Forgive me if you know what video editing is. This post is to those just beginning their journey or those that need a refresher.
Some may argue that Horse in Motion (1878) was the first film. That film was accomplished using multiple cameras. These were still photographs assembled into a motion picture. They used 24 cameras to capture this.
Actual motion picture cameras weren’t developed until the 1880s. That is when the camera started capturing all the single images on one reel. At this time, there was no editing. Each film ran as long as there was a film to roll.
Filmmakers often would shoot and just stop the crank of the camera when they felt they completed capturing that scene. Then, they would reset for the next shot and start cranking again when the next scene was ready. You could say this was the beginning of editing. It was editing in the camera, so there still was no manipulation of the reel.
It wasn’t until the 1900s that editing really began. Did you know that one of the very first reasons for editing is that studios wanted films to be longer? They wanted multiple film reels compiled into one continuous movie. After that revelation, they started putting images together to try and tell a story.
One of the very first films that not only combined reels but began to develop some rules (or guidelines as I prefer) for video editing is The Great Train Robbery (1903)
Watch this movie and realize
- There is action/movement in every scene
- They maintain screen direction (except for one edit)
- There is sequencing
- Each edit advances the story
- There is an effort made in pacing/rhythm
- Editing hasn’t changed much in over 100 years.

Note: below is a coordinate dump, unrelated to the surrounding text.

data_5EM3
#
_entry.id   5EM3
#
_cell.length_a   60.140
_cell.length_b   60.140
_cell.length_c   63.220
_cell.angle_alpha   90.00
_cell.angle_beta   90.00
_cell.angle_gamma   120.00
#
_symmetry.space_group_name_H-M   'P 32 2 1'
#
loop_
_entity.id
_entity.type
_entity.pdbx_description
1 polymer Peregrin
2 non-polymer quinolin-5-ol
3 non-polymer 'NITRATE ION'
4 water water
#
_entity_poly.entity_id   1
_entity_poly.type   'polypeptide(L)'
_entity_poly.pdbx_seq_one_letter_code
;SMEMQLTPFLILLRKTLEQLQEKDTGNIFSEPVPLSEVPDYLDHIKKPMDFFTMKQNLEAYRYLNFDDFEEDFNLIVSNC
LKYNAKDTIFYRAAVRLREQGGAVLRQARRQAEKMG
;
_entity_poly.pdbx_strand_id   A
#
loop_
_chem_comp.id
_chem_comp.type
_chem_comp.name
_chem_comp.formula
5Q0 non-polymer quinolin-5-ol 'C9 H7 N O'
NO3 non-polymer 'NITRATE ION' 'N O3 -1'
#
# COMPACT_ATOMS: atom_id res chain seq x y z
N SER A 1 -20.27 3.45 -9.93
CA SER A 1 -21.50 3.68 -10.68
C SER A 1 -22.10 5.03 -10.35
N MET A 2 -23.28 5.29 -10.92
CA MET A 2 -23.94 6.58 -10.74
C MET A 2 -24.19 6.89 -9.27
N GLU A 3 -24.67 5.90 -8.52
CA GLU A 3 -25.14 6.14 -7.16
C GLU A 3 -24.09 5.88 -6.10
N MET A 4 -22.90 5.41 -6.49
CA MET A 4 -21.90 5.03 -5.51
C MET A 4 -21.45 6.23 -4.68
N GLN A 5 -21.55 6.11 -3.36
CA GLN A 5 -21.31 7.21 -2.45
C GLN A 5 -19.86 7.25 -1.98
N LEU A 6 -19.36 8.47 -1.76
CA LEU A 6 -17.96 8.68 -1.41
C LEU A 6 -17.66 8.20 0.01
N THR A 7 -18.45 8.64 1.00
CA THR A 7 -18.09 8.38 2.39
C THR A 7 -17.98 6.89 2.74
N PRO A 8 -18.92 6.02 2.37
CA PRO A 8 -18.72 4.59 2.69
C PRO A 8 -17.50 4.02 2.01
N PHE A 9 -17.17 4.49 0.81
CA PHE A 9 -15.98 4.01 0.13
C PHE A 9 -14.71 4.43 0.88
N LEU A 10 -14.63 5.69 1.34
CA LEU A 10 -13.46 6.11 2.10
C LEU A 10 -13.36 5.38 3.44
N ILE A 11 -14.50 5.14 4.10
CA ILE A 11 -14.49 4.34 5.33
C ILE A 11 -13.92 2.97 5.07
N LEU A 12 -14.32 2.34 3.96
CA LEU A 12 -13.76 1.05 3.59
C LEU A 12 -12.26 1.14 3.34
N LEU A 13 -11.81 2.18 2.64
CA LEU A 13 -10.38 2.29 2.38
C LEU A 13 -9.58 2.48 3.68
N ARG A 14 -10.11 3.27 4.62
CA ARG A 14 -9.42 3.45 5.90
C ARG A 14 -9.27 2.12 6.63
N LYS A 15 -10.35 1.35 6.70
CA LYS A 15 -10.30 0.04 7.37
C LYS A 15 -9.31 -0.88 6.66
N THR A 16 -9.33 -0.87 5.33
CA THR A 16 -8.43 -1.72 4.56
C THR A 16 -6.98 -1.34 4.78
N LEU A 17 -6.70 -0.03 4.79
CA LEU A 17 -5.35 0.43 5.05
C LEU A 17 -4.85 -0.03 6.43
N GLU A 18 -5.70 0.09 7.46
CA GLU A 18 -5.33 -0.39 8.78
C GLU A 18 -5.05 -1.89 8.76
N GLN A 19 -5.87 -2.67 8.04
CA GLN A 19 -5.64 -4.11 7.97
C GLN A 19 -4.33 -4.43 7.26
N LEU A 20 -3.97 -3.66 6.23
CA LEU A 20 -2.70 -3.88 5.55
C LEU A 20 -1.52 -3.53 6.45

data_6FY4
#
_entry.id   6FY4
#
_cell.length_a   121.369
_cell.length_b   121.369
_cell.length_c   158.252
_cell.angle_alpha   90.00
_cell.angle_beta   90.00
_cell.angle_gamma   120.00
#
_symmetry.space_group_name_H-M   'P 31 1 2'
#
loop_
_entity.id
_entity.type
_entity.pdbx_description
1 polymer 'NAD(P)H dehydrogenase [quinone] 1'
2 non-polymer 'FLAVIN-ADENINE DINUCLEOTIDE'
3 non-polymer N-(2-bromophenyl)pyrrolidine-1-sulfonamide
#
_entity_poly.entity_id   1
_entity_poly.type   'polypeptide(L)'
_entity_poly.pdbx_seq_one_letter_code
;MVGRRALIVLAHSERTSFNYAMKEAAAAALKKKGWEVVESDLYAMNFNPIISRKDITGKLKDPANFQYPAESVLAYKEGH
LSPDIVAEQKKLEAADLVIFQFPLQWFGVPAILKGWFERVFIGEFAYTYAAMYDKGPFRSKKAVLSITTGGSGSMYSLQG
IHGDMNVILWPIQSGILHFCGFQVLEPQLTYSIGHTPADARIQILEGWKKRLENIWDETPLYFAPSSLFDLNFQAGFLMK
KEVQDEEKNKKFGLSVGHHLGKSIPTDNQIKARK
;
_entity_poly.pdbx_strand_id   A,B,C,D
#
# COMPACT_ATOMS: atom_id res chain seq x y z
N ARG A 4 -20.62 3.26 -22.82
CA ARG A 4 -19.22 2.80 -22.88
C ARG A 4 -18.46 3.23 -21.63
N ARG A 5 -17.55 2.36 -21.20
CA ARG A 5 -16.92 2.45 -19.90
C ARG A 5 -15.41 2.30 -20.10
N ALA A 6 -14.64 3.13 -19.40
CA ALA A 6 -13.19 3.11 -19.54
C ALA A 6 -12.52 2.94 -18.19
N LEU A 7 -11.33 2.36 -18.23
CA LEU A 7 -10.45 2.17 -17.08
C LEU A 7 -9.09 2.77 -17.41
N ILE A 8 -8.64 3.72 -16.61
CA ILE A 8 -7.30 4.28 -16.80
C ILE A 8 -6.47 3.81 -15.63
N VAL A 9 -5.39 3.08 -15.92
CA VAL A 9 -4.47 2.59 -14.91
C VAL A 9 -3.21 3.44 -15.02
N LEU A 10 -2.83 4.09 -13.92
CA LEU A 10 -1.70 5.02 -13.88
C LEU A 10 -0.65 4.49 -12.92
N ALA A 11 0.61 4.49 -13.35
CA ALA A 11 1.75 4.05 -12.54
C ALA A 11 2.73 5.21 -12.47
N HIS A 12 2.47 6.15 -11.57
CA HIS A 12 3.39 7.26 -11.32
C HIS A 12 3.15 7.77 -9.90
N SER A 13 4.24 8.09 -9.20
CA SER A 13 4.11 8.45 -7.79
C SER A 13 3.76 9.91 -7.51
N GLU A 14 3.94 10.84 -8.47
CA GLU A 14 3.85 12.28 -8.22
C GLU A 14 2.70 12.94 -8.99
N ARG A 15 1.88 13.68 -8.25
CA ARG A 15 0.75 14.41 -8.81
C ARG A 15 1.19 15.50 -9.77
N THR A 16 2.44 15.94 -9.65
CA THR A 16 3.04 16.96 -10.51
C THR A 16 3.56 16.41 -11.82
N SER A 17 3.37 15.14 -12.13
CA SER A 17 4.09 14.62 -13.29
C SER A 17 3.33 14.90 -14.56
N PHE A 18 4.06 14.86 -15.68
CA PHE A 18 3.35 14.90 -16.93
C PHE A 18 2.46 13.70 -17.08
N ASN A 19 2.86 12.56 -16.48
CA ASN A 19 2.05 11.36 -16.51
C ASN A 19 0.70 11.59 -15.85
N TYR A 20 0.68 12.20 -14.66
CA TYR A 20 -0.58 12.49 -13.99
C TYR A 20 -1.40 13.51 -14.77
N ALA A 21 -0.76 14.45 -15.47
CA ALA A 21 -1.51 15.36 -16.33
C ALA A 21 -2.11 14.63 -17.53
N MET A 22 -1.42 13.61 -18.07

I’m a fan of movement. You should be a fan of movement. I like to have as much movement in a story as possible. Often, I base my edit decisions on movement. If I’m choosing between two shots, I’ll choose motion over a better-composed shot with no action happening in the shot.
We are a visual medium.
Give your viewer as much to look at as they possibly can handle. Our story for this post is It’s Bad.
This is a spot news story edited in about an hour. There are practices you can learn here and apply to any edit. The idea of motion isn’t a new one. Next time you are editing a story, think about the exact frame you are choosing as your IN point and the action in that edit.
There are a lot of static shots. The standard video for stories like these is;
and spectators watching
We know what the video is going to be like in any type of story like this. So often in stories like these, I see edits chosen with nothing going on.
Only 6 shots with no movement, count them.
Pay particular attention to the next few shots and what I choose as the IN point.
[:07] IN point when S.W.A.T member puts on his helmet
[:08] – IN point when another S.W.A.T member move his head
[:09] – IN point when a police officer takes a step
[:11] – I wait until just before you see many S.W.A.T members moving forward
I’m trying to keep the story moving. This may sound obvious but watch a newscast and look at how often there is nothing is going on within a shot. I strive to have something going on in as many shots a possible. Even little things like;
[:15] – Crime tape blowing in the wind
[:20] – Cops walking from frame right to frame left
[:38] – Officer’s arm moving in the left-hand corner of the screen
I’m waiting for something to happen before I set the IN point.
Watch It’s Bad again. Now that you know what to look for, notice how much all the little things like a bit of movement adds to the story. Next time you edit a story like this think about it
Think about what’s in the shot
Is there something going on you can show instead of just a static shot
Wait for something to happen and then set your IN point